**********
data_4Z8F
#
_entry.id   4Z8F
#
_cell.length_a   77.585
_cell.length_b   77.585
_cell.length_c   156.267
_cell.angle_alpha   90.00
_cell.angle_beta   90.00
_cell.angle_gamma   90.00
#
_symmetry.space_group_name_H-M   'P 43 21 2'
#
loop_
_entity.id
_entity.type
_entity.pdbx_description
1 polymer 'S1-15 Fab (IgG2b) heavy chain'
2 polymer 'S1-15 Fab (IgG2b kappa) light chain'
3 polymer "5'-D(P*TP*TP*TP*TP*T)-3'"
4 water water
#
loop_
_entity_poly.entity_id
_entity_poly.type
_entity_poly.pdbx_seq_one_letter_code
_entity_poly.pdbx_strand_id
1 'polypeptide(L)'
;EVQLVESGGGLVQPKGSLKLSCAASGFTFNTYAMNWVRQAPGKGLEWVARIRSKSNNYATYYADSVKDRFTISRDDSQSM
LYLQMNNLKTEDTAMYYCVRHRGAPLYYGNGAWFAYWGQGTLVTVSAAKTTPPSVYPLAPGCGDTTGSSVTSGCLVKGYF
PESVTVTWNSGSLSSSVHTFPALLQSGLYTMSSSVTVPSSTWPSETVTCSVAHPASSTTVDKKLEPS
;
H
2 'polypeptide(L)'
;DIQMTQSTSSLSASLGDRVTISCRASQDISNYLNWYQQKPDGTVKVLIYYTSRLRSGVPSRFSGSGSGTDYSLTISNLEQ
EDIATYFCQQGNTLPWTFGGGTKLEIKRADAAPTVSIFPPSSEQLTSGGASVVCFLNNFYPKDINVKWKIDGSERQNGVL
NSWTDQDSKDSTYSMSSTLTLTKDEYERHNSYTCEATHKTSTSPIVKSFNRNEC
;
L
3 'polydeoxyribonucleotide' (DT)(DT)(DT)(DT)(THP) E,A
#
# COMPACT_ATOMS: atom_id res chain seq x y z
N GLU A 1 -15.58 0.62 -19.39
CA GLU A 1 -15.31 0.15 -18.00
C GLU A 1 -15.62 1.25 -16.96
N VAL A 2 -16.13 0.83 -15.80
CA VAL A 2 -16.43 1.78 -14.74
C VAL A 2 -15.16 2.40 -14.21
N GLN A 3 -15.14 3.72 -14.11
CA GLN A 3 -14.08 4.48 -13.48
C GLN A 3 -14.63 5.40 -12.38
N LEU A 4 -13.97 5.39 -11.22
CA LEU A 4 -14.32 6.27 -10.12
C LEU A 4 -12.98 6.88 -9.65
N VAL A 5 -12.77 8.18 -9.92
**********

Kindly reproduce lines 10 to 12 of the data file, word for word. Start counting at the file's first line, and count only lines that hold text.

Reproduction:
_cell.angle_gamma   90.00
#
_symmetry.space_group_name_H-M   'P 43 21 2'